Rutgers researchers Martha Greenblatt (left) and Chalres Dismukes (right) have developed a cost-effective energy storage technology to advance sustainable energy.
Image: Nick Romaneko/Rutgers University
Dan Fatton, ECS Director of Development & Membership services, spotted an article in My Central Jersey that details a potential game changer in sustainable energy.
Researchers from Rutgers University may have just found the key to advancing renewable resources and potentially growing an energy infrastructure based on sustainability.
The researchers from Rutgers’ Chemistry and Chemical Biology Department have recently developed a novel patent-pending energy storage technology grounded in electrochemical science. The new technology is said to not only be cost-effective, but also a highly efficient way to store sustainable energy for later use.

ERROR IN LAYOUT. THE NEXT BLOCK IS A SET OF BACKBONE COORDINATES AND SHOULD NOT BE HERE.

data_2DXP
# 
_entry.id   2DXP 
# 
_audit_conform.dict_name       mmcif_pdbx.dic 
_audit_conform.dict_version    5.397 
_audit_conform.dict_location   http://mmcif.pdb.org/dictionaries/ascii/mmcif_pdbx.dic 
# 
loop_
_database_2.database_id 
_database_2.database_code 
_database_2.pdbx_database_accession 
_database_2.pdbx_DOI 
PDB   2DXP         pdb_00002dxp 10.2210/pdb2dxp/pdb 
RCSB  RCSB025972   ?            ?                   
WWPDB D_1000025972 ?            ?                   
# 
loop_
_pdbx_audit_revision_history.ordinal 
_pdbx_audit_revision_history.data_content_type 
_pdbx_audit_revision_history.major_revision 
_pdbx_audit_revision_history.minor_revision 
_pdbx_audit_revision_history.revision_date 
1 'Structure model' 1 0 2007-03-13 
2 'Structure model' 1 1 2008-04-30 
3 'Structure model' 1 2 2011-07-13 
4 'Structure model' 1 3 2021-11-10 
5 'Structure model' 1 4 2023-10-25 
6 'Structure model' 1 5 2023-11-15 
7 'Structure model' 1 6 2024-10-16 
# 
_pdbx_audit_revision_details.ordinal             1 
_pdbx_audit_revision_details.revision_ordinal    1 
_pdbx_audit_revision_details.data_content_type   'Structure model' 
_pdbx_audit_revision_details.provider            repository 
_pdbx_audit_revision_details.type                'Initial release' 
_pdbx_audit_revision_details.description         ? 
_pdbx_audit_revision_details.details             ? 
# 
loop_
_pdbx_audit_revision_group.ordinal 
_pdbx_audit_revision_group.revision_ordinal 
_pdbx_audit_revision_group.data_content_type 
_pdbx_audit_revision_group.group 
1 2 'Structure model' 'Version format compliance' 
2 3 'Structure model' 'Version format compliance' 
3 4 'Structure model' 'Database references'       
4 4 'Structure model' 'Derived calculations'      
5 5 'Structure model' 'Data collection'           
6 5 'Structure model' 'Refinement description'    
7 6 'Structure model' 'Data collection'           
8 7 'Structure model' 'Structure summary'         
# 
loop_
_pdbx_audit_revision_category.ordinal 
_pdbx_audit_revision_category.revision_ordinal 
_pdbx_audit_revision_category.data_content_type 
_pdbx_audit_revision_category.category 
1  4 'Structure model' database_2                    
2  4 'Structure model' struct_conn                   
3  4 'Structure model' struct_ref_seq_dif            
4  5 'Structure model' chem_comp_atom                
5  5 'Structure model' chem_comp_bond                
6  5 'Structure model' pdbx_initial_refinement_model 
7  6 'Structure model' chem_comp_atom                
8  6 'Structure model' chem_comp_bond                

The research published in the journal Energy & Environmental Science addresses the feasibility of widespread utilization of sustainable power.
“We have developed a compound, Ni5P4 (nickel-5 phosphide-4), that has the potential to replace platinum in two types of electrochemical cells: electrolyzers that make hydrogen by splitting water through hydrogen evolution reaction (HER) powered by electrical energy, and fuel cells that make electricity from combining hydrogen and oxygen,” co-author of the study Charles Dismukes explained to My Central Jersey.